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response_process() is intended primarily for internal use in client packages that provide high-level wrappers for users. Typically applied as the final step in this sequence of calls:

All that's needed for a successful request is to parse the JSON extracted via httr::content(). Therefore, the main point of response_process() is to handle less happy outcomes:

  • Status codes in the 400s (client error) and 500s (server error). The structure of the error payload varies across Google APIs and we try to create a useful message for all variants we know about.

  • Non-JSON content type, such as HTML.

  • Status code in the 100s (information) or 300s (redirection). These are unexpected.

If process_response() results in an error, a redacted version of the resp input is returned in the condition (auth tokens are removed).


  error_message = gargle_error_message,
  remember = TRUE,
  call = caller_env()

response_as_json(resp, call = caller_env())

gargle_error_message(resp, call = caller_env())



Object of class response from httr.


Function that produces an informative error message from the primary input, resp. It must return a character vector.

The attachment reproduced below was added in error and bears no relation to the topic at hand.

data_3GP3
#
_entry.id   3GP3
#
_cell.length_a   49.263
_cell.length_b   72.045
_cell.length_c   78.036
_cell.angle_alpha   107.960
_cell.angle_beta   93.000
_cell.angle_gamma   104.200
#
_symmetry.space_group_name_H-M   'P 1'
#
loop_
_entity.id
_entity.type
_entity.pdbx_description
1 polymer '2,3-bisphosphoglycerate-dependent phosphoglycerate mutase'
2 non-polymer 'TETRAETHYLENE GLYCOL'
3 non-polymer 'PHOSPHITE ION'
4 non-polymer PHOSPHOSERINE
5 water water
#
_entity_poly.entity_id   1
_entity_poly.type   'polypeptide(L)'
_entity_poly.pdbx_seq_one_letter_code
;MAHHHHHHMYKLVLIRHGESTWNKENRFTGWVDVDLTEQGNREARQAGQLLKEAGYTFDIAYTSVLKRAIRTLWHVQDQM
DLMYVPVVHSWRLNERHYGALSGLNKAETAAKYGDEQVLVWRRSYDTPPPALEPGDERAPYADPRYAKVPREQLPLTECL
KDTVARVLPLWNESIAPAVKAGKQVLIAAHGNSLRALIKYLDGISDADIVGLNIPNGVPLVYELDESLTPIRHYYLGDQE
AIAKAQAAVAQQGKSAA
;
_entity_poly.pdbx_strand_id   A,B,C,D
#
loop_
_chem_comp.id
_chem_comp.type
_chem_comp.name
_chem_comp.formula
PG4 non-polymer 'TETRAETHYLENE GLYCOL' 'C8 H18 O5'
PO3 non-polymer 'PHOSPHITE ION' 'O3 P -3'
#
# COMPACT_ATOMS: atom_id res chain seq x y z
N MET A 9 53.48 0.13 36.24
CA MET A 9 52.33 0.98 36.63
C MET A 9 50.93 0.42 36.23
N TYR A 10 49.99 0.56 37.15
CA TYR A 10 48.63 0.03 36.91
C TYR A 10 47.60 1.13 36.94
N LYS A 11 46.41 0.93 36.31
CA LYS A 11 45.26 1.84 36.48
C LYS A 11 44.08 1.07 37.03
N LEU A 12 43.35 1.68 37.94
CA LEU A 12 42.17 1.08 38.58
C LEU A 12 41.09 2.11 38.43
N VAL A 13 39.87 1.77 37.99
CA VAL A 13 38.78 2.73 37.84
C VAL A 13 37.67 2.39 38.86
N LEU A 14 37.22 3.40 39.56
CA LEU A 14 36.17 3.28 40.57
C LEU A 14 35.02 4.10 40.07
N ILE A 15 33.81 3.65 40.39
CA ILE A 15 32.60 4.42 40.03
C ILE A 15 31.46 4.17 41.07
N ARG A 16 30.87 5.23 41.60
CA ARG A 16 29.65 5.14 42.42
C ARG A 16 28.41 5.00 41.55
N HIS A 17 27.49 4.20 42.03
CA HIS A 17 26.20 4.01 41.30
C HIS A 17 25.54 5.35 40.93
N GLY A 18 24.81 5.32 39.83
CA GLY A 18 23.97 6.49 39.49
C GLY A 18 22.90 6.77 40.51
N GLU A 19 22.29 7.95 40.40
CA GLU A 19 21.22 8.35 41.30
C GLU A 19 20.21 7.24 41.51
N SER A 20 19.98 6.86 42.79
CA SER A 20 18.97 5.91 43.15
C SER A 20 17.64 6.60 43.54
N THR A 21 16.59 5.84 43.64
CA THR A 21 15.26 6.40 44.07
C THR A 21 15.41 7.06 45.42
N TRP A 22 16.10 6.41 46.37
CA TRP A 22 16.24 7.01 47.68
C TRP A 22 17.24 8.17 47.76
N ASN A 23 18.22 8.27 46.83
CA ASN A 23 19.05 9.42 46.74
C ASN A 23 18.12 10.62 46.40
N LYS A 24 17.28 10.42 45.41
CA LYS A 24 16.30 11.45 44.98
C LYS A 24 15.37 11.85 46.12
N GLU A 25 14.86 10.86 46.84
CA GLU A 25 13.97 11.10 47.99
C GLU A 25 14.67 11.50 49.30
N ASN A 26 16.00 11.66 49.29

Whether to remember the most recently processed response.


The execution environment of a currently running function, e.g. call = caller_env(). The corresponding function call is retrieved and mentioned in error messages as the source of the error.

You only need to supply call when throwing a condition from a helper function which wouldn't be relevant to mention in the message.

Can also be NULL or a defused function call to respectively not display any call or hard-code a code to display.

For more information about error calls, see Including function calls in error messages.


The content of the request, as a list. An HTTP status code of 204 (No content) is a special case returning TRUE.


When remember = TRUE (the default), gargle stores the most recently seen response internally, for post hoc examination. The stored response is literally just the most recent resp input, but with auth tokens redacted. It can be accessed via the unexported function gargle:::gargle_last_response(). A companion function gargle:::gargle_last_content() returns the content of the last response, which is probably the most useful form for post mortem analysis.

The response_as_json() helper is exported only as an aid to maintainers who wish to use their own error_message function, instead of gargle's built-in gargle_error_message(). When implementing a custom error_message function, call response_as_json() immediately on the input in order to inherit gargle's handling of non-JSON input.

See also

Other requests and responses: request_develop(), request_make()


if (FALSE) {
# get an OAuth2 token with '' scope
token <- token_fetch(scopes = "")

# see the email associated with this token
req <- gargle::request_build(
  method = "GET",
  path = "v1/userinfo",
  token = token,
  base_url = ""
resp <- gargle::request_make(req)

# make a bad request (this token has incorrect scope)
req <- gargle::request_build(
  method = "GET",
  path = "fitness/v1/users/{userId}/dataSources",
  token = token,
  params = list(userId = 12345)
resp <- gargle::request_make(req)